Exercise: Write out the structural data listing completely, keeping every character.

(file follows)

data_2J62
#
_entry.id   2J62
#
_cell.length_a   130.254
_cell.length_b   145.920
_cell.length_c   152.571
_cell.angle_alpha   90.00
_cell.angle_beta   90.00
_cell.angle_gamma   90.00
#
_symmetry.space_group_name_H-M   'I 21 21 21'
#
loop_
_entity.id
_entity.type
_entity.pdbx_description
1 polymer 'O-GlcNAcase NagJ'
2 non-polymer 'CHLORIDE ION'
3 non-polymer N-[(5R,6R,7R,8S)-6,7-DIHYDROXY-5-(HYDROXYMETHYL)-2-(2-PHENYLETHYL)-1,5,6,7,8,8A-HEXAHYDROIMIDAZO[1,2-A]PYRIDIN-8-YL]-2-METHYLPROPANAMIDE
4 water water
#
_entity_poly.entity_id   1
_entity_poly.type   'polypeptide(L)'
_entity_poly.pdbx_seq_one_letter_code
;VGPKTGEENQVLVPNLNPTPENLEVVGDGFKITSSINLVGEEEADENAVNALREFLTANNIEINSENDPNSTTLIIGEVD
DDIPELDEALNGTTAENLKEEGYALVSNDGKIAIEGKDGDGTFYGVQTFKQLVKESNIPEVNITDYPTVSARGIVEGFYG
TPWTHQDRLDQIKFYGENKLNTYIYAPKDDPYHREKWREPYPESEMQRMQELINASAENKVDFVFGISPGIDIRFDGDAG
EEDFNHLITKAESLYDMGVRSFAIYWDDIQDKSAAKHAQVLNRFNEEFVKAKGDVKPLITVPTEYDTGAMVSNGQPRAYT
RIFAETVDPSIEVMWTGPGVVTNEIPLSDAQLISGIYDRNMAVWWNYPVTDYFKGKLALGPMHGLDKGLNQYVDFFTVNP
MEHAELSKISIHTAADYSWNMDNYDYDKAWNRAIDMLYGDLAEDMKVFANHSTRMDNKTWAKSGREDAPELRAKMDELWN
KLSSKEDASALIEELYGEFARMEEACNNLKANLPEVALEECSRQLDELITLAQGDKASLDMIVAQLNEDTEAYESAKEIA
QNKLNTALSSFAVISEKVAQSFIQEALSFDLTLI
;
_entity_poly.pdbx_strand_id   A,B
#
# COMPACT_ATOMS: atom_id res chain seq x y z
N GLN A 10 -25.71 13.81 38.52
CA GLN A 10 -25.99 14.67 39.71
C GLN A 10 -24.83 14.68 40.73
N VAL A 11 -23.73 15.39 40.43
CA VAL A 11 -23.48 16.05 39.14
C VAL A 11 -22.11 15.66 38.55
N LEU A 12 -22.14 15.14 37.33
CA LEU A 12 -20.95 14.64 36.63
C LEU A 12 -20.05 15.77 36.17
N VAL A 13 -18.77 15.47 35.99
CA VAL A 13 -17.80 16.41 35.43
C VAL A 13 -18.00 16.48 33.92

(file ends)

data_2J62
#
_entry.id   2J62
#
_cell.length_a   130.254
_cell.length_b   145.920
_cell.length_c   152.571
_cell.angle_alpha   90.00
_cell.angle_beta   90.00
_cell.angle_gamma   90.00
#
_symmetry.space_group_name_H-M   'I 21 21 21'
#
loop_
_entity.id
_entity.type
_entity.pdbx_description
1 polymer 'O-GlcNAcase NagJ'
2 non-polymer 'CHLORIDE ION'
3 non-polymer N-[(5R,6R,7R,8S)-6,7-DIHYDROXY-5-(HYDROXYMETHYL)-2-(2-PHENYLETHYL)-1,5,6,7,8,8A-HEXAHYDROIMIDAZO[1,2-A]PYRIDIN-8-YL]-2-METHYLPROPANAMIDE
4 water water
#
_entity_poly.entity_id   1
_entity_poly.type   'polypeptide(L)'
_entity_poly.pdbx_seq_one_letter_code
;VGPKTGEENQVLVPNLNPTPENLEVVGDGFKITSSINLVGEEEADENAVNALREFLTANNIEINSENDPNSTTLIIGEVD
DDIPELDEALNGTTAENLKEEGYALVSNDGKIAIEGKDGDGTFYGVQTFKQLVKESNIPEVNITDYPTVSARGIVEGFYG
TPWTHQDRLDQIKFYGENKLNTYIYAPKDDPYHREKWREPYPESEMQRMQELINASAENKVDFVFGISPGIDIRFDGDAG
EEDFNHLITKAESLYDMGVRSFAIYWDDIQDKSAAKHAQVLNRFNEEFVKAKGDVKPLITVPTEYDTGAMVSNGQPRAYT
RIFAETVDPSIEVMWTGPGVVTNEIPLSDAQLISGIYDRNMAVWWNYPVTDYFKGKLALGPMHGLDKGLNQYVDFFTVNP
MEHAELSKISIHTAADYSWNMDNYDYDKAWNRAIDMLYGDLAEDMKVFANHSTRMDNKTWAKSGREDAPELRAKMDELWN
KLSSKEDASALIEELYGEFARMEEACNNLKANLPEVALEECSRQLDELITLAQGDKASLDMIVAQLNEDTEAYESAKEIA
QNKLNTALSSFAVISEKVAQSFIQEALSFDLTLI
;
_entity_poly.pdbx_strand_id   A,B
#
# COMPACT_ATOMS: atom_id res chain seq x y z
N GLN A 10 -25.71 13.81 38.52
CA GLN A 10 -25.99 14.67 39.71
C GLN A 10 -24.83 14.68 40.73
N VAL A 11 -23.73 15.39 40.43
CA VAL A 11 -23.48 16.05 39.14
C VAL A 11 -22.11 15.66 38.55
N LEU A 12 -22.14 15.14 37.33
CA LEU A 12 -20.95 14.64 36.63
C LEU A 12 -20.05 15.77 36.17
N VAL A 13 -18.77 15.47 35.99
CA VAL A 13 -17.80 16.41 35.43
C VAL A 13 -18.00 16.48 33.92